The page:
DStaal

Non-Impulsive Maneuver Calculation Mod?

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Are there any mods out there to help calculate extreme non-impulsive maneuvers?  MechJeb, Astrogater, etc., all are very good at calculating impulse maneuvers, but for burns where the duration of the burn becomes a relevant factor, they don't do so well.  (Basically: An impulse maneuver is when you can pretend the d/v is imparted in zero time, so the effect of the motion of the craft during the burn is irrelevant.  Non-impulsive are longer burns, where the motion makes a difference in the amount and direction of the burn.)

What I'd really like to see is something that could calculate when to start and how long to hold a spiral burn - where you hold the ship to prograde and burn for multiple orbits.)  They aren't as efficient d/v wise, but the ability to run a larger probe on a small xenon engine can make up for that.

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So... Yeah... This...

The short answer is that you could use Persistent Thrust to accomplish this. It doesn't look quite as intuitive to use as the stock maneuver node system, but it might accomplish what you want.

The longer answer is that you probably don't need this as much as you think you do. Bear with me, maybe you're doing something cool I haven't considered, but I tried spiral trajectories and found they were rarely useful or necessary.

I actually spent a lot of time writing a mod that hacked the stock Orbit and ManeuverNode classes to make the patched conic solver accept patches that were solved through a differential equation solver rather than the usual Keplerian model. This let me create maneuver nodes that did exactly what you're envisioning and would even have let me use non-physical timewarp with the engine running because the 'orbit' was precomputed through the differential equation since it knew the thrust and mass burn rate. I never released it for a few reasons, one of which being that the way I hooked into some private methods is in a gray zone for forum rules (I don't think it ever broke the EULA, but when I asked if I was crossing a line I never got a clear go-ahead.

The other reason I never pushed further towards releasing it was that it wasn't nearly as useful as I imagined. For interplanetary transfers, brachistochrone trajectories never materialized because I got super short flight times with ejection burns on the order of a few hours. While that's obviously not ideal, things like BetterTimeWarp would make those doable. For local orbital changes, bi-elliptic or multi-'impulse' maneuvers accomplished things just fine. Even when I was trying to create scenarios where a spiral burn would be used, I ended up making spiral segments of a few degrees of arc before coasting to the next maneuver. I guess with KSP's small scale, burn times are only rarely of an order where the impulse assumption gives unacceptable errors.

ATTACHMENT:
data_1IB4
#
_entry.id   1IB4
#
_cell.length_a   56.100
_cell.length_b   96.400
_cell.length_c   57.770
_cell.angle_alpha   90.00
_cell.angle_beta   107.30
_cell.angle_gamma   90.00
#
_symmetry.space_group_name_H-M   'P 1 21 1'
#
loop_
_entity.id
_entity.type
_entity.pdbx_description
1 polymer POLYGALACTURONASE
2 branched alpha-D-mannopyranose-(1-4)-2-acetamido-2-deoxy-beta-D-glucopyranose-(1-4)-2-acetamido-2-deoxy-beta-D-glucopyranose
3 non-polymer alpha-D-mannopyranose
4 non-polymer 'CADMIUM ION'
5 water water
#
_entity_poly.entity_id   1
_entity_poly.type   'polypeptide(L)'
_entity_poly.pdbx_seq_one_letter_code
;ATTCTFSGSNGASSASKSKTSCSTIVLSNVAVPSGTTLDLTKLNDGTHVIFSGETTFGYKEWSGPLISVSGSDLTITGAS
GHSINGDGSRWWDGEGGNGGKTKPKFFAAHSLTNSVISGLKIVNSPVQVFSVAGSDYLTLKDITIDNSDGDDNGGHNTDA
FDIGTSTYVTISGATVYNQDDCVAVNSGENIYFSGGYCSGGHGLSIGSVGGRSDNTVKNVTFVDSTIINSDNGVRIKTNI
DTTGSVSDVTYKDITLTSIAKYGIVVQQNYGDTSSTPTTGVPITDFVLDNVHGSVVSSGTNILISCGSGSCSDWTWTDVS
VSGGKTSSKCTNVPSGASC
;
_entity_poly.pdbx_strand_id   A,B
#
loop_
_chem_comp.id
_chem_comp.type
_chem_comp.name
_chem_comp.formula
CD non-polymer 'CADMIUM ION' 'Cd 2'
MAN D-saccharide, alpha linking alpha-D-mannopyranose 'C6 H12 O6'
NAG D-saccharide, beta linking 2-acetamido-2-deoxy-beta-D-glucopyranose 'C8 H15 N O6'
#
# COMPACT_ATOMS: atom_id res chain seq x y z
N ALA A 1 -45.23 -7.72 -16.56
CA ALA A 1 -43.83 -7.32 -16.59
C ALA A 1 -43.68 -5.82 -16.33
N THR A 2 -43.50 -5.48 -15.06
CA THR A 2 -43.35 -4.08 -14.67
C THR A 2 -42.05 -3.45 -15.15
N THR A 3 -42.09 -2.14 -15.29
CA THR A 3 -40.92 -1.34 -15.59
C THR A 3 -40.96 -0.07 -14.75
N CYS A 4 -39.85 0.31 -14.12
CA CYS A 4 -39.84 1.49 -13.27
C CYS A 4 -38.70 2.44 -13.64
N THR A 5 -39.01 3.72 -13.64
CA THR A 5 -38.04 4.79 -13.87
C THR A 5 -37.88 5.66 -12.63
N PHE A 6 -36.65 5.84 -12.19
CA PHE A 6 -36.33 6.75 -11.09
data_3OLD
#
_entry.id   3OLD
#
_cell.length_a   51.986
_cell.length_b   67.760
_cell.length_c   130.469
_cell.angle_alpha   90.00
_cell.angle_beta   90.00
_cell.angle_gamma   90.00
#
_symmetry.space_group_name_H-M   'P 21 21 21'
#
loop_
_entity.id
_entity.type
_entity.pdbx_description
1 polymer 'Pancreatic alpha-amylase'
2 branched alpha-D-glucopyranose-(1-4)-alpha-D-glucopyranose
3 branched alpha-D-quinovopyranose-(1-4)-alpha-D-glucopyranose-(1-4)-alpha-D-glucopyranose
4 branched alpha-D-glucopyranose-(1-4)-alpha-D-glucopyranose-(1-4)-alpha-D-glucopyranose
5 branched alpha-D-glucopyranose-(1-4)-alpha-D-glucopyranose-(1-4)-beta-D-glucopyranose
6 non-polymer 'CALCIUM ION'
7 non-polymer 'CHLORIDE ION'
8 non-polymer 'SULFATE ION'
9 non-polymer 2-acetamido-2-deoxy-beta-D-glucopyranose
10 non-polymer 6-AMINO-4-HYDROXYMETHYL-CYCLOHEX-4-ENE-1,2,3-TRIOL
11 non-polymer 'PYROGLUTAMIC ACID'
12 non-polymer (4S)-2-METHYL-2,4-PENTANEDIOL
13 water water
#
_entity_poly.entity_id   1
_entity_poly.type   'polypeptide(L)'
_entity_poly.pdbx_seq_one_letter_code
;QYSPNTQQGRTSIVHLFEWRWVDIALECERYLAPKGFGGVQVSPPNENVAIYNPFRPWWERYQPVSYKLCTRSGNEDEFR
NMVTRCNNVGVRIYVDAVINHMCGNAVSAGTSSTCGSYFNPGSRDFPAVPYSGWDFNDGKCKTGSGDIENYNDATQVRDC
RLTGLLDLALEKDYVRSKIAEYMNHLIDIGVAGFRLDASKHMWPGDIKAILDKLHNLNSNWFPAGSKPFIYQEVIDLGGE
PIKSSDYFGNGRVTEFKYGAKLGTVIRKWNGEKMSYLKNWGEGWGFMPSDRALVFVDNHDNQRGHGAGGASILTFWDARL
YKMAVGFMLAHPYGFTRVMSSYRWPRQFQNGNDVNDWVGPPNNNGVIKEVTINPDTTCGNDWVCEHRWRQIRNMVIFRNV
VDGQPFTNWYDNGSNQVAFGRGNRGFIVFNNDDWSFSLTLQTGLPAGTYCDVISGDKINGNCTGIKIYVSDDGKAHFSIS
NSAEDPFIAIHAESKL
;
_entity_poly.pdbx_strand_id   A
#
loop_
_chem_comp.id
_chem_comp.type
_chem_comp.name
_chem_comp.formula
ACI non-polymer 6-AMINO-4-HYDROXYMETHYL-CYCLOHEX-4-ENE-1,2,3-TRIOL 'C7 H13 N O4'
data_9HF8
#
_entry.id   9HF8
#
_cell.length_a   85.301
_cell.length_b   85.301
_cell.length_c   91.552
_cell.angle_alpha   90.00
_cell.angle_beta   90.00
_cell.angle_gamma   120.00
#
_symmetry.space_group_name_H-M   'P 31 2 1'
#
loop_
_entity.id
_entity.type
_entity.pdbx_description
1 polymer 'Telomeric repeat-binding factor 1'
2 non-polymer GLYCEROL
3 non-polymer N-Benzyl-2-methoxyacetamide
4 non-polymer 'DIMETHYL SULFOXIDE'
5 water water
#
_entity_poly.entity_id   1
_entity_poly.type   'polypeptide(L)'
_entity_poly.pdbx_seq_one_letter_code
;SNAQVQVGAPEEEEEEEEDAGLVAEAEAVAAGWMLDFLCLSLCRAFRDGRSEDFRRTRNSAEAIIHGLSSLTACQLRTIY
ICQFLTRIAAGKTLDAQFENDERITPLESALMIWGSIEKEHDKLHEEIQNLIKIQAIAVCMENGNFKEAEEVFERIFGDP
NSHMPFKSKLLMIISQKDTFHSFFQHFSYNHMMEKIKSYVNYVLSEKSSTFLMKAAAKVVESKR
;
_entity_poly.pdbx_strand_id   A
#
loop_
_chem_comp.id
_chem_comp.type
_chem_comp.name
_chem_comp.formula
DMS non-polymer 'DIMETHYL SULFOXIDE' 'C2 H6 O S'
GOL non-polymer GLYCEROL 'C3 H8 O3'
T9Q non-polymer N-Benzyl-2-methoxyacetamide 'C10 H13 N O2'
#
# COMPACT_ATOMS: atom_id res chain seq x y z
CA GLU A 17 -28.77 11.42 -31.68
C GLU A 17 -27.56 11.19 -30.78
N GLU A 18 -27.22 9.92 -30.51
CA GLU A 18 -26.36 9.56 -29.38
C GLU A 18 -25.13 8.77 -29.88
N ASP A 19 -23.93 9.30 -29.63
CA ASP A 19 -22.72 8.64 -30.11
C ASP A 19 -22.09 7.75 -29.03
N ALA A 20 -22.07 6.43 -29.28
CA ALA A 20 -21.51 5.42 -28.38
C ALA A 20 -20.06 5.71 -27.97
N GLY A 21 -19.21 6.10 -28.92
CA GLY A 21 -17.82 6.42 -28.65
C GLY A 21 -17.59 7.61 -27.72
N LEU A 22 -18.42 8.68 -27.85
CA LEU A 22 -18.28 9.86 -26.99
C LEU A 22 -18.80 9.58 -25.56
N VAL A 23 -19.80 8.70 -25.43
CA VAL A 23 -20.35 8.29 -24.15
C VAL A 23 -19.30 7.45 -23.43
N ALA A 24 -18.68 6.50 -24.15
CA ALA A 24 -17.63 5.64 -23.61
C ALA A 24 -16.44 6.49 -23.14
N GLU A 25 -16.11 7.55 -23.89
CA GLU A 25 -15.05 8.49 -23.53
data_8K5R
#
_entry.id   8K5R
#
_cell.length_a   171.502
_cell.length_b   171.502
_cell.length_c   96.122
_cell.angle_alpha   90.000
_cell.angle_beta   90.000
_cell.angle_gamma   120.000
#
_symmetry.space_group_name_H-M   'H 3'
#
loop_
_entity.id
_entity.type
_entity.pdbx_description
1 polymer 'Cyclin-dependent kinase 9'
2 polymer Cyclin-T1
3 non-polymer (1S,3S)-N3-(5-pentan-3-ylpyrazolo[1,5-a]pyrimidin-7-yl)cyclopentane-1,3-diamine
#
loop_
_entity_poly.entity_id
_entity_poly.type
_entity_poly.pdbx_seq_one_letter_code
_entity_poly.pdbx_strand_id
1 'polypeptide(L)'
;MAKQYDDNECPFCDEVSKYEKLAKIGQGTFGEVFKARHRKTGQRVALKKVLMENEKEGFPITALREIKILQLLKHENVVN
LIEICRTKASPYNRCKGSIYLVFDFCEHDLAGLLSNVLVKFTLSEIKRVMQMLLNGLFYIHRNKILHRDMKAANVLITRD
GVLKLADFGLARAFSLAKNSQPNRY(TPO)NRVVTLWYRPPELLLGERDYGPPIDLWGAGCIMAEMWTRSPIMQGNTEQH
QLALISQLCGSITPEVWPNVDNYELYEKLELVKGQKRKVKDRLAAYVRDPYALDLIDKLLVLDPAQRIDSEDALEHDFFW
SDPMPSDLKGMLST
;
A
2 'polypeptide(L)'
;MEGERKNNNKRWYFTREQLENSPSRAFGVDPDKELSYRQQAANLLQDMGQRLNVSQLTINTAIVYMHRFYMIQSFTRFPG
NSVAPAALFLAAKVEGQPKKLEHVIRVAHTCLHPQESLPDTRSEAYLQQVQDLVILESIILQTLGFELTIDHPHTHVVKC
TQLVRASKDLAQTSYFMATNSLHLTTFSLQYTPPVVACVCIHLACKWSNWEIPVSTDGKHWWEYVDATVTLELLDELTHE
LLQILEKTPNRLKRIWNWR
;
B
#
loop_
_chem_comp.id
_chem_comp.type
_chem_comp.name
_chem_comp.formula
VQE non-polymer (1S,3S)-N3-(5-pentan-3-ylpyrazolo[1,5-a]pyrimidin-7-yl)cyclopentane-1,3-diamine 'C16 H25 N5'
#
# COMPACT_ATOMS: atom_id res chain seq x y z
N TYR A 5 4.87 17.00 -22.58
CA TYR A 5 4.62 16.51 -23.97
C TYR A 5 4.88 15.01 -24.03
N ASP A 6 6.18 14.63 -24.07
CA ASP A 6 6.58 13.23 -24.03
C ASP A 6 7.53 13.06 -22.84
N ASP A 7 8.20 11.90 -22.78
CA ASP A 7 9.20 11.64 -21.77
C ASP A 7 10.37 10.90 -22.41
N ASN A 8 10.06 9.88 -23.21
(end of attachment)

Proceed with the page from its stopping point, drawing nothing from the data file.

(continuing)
Edited by Booots

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Persistent Thrust doesn't appear to *calculate* these trajectories.  It just makes flying them less annoying.  :wink:  I may be wrong there - I haven't looked to closely.  (And Solar Sail Navigator might actually have some helpers for this, though it's still listed as in alpha.) 

And yeah, it's not a very useful thing to try with the Stock engines.  There's only one ion engine, and it's not really worth using for anything more than a small probe.  And you always can boost to a higher orbit and do your burn from there, or split the maneuver into several parts and do those instead.  You rarely *need* this trajectory class, and it's hard to set up and use.

However, with some of the modded engines (NFE + NFP come to mind), you can build decent-sized ships using ion engines, and it would at least be interesting to me to be able to attempt this style of burn and compare.  A large part of the purpose of playing KSP to me is learning the answers to the question 'what would it actually take to colonize a solar system?', as well as just learning what works and doesn't work in doing that.  I find these an interesting option, and I'd like to be able to play with them to see when and if they're useful.  And even a few hour burn would be worth comparing on this - the orbital period of my standard 'orbital separation' orbit of 80km is ~30 minutes, so a two-hour burn is four orbits.   Again, I can split that up, or move to a higher orbit before calculating the burn, but I would find it interesting to try this instead sometimes.

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This should do it :

 

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